ProgrammingTypescript

How To Nest Typescript Interfaces

Nesting multiple typescript interfaces

Nesting TypeScript interfaces can be a great way of keeping your code neat and clean. To clarify the term ‘nesting’, I simply mean that interface A contains a property, which is described by interface B.

If you’re curious what types can be used in an interface, you can checkout my article on an Overview of TypeScript Types.

Interface Recap

Before we get into nesting, let me just remind those who aren’t sure how an interface looks like.

declare interface ICar {
    licensePlate: string;
    colour: string;
    dateOfRegistration: Date;
}

// using the interface
const newCar: ICar = {
    licensePlate: 'KJ09 VTP',
    colour: 'Sunshine Yellow',
    dateOfRegistration: Date.now()
}

Nesting the Interface

So lets continue the car theme, and assume we want the car interface to have a property that holds the type of tyres fitted.

To begin with, lets make the assumption that in order to describe a tyre, we need it’s width, type profile and diameter.

Note: you might find this on your car read like 215/60R15, which reads 215mm wide, 60 mm profile and 15 inches in diameter.n

declare interface ITyre {
    width: number;
    profile: number;
    diameter: number;
}

const newType: ITyre = {
    width: 215,
    profile: 60,
    diameter: 15
}

Moving on. To make a wheel, part of the car (nesting the interfaces). We need only to describe a property with in the interface by another interface as a complex type.

declare interface ITyre {
    width: number;
    profile: number;
    diameter: number;
}

declare interface ICar {
    licensePlate: string;
    colour: string;
    dateOfRegistration: Date;
    tyreType: ITyre;
}

// using the new nested interface
const newCar: ICar = {
    licensePlate: 'KJ09 VTP',
    colour: 'Sunshine Yellow',
    dateOfRegistration: Date.now(),
    tyreType: {
        width: 215;
        profile: 60;
        diameter: 15;
    }
}

Why Do We Do It?

Shouldn’t we just describe a tyre as a built in part of a car than it’s own interface?

In trying to adhere to the DRY methodology, treating the tyre as a part of a car implies that a tyre is not a complete object in it’s own right (object being the case of something that is a noun here).

What do I mean by this? It is entirely probably that you may need to treat a tyre as a separate entity from the car. You may purchase a tyre, but not a car. In order to program this you would have to have two objects that describe exactly the same thing.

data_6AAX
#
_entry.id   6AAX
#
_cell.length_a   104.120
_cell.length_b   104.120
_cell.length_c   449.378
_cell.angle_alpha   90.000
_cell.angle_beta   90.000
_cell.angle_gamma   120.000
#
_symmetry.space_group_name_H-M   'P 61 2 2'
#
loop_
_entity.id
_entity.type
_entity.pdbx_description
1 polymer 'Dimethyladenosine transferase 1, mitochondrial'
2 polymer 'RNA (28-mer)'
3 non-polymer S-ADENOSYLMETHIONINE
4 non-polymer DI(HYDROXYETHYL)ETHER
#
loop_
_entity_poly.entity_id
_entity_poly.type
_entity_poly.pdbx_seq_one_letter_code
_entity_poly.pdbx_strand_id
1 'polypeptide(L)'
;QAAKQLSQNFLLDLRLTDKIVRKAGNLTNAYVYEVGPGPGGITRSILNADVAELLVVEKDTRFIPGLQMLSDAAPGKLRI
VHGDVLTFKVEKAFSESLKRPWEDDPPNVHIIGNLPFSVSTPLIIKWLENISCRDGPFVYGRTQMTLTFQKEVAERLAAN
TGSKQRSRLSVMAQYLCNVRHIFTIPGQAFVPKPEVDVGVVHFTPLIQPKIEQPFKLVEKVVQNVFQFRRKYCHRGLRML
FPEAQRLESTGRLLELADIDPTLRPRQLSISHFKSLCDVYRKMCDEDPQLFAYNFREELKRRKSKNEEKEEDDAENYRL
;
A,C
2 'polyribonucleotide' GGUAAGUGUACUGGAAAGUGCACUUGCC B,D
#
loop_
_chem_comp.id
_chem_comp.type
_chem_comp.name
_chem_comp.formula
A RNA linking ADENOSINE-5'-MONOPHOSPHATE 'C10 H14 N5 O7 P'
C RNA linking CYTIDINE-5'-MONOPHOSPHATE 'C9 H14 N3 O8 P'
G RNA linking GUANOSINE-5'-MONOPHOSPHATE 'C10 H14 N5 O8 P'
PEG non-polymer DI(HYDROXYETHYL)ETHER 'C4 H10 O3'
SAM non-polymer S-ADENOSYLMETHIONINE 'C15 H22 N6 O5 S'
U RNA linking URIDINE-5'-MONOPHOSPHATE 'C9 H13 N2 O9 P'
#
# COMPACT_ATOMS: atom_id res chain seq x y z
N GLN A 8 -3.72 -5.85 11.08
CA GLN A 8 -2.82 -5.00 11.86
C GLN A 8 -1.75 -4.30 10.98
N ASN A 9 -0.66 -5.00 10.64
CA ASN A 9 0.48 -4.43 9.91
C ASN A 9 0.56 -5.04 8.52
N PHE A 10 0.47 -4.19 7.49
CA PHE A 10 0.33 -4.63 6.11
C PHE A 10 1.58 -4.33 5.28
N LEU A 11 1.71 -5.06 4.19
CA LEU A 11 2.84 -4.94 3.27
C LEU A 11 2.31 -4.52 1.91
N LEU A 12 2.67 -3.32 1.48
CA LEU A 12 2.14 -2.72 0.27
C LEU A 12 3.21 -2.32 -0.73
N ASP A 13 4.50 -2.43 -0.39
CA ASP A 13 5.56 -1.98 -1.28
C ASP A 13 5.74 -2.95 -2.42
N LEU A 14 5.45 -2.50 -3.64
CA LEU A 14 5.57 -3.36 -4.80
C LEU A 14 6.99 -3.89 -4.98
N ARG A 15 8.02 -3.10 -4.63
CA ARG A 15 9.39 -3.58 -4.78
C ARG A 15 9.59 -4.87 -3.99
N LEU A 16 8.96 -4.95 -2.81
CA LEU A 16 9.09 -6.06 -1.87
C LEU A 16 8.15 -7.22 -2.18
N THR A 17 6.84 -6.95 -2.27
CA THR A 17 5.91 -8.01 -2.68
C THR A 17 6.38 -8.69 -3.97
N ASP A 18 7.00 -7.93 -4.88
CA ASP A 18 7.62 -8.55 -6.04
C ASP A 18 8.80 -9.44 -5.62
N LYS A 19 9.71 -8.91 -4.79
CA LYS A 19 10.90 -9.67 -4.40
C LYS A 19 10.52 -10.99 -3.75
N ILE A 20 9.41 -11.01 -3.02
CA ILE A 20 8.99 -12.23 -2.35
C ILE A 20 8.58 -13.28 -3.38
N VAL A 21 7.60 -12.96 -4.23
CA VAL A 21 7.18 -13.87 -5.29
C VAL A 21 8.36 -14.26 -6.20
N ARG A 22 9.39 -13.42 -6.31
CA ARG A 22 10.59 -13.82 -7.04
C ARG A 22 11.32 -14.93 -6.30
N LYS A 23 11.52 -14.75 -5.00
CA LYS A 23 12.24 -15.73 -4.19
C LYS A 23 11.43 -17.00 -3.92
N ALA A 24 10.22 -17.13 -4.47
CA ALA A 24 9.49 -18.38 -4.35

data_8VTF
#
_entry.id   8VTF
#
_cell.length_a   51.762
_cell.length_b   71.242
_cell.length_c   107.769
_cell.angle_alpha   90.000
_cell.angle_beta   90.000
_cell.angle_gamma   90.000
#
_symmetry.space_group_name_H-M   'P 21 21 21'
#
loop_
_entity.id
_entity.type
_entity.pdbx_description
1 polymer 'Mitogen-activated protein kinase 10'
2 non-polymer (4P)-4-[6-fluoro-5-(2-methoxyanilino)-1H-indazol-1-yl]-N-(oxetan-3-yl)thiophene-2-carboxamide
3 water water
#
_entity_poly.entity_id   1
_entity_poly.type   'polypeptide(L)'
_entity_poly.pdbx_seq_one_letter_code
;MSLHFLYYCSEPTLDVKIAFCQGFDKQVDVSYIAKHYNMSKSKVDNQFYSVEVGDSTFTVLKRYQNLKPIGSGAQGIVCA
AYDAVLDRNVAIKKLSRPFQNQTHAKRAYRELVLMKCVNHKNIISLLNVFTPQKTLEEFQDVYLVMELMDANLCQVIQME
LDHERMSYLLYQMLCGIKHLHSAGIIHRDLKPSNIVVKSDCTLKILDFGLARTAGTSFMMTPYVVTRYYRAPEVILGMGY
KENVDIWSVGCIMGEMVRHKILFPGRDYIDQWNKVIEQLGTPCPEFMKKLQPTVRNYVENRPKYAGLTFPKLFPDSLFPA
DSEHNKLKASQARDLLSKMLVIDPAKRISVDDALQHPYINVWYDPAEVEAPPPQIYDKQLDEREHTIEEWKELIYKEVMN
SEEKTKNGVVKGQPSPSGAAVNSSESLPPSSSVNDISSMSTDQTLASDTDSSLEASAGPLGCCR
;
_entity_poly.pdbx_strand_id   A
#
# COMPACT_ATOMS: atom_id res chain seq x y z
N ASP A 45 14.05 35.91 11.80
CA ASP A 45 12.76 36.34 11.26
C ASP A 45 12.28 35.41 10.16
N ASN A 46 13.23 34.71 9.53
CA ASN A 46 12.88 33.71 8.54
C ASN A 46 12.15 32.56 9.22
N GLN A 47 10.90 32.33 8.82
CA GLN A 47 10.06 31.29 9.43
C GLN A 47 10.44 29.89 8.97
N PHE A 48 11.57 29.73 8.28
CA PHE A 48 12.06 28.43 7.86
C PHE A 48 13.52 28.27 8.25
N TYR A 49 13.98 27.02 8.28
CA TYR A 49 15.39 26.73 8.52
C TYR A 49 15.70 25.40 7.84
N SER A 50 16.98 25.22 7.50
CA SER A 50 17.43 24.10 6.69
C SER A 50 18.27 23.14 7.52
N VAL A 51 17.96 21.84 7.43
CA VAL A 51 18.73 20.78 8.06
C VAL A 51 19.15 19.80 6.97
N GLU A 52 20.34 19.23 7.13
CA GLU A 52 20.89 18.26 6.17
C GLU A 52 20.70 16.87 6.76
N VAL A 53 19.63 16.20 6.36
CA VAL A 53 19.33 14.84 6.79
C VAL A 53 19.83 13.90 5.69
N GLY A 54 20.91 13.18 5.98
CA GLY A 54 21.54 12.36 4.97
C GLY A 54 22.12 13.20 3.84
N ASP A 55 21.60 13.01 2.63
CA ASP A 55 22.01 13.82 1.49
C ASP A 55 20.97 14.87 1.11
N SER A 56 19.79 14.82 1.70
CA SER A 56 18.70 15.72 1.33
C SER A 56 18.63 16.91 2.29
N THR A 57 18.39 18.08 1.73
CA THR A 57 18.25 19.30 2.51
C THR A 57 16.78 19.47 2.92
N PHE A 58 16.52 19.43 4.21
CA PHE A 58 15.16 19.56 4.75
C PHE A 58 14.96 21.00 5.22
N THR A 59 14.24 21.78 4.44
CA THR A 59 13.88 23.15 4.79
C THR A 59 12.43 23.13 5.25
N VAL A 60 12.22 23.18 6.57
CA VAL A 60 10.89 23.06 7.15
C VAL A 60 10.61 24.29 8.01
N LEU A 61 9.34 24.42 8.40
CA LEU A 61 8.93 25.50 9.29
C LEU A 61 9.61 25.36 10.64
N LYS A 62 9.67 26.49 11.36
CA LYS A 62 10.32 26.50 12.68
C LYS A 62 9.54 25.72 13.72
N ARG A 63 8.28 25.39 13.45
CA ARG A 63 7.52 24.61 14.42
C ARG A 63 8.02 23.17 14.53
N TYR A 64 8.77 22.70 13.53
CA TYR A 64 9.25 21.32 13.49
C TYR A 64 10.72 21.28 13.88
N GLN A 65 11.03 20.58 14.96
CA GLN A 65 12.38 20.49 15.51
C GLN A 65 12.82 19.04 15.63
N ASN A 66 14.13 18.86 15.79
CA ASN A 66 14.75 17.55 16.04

This is of course a bad thing. If you are asked to add a new property to a tyre, say a true / false for low profile tyres, then you might make the change in one place but not the other. For example:

original car interface without the nested tyre interface
declare interface ICar {
    licensePlate: string;
    colour: string;
    dateOfRegistration: Date;
    tyreType: {
        width: number;
        profile: number;
        diameter: number;
    };
}

// newly changed tyre interface
declare interface ITyre {
    width: number;
    profile: number;
    diameter: number;
    lowProfile: boolean;
}

Now when selling a tyre, you will be able to utilise the new low profile property. However when interacting with a car the property won’t exist. By using the ITyre interface as a property of the ICar interface, you can ensure that any changes are persisted through your code. Long and the short, don’t repeat yourself!

Nesting Interfaces in Arrays

Most people know that a car has a tyre size. But did you know that your car may have two different sizes? Front and back tyres often are different due to tread pattern and varying other factors. For this reason, we may want to specify all the tyres within our car interface.

To do this without duplicating the ‘tyreType: ITyre’ three additional times, we should store this in an array.

declare interface ITyre {
    width: number;
    profile: number;
    diameter: number;
    lowProfile: boolean;
}

declare interface ICar {
    licensePlate: string;
    colour: string;
    dateOfRegistration: Date;
    tyres: ITyre[];
    ///// or /////
    tyres: Array<ITyre>;
}

In general practice guidelines from TypeScript documentation; we should use the first example of the typed array over the second due to it being a type reference, mostly because of readability.

There has been questions over this on stack overflow, however the generally accepted answer can be found here.

Tags

Nicholas Mordecai

Just your friendly neighbourhood programmer!

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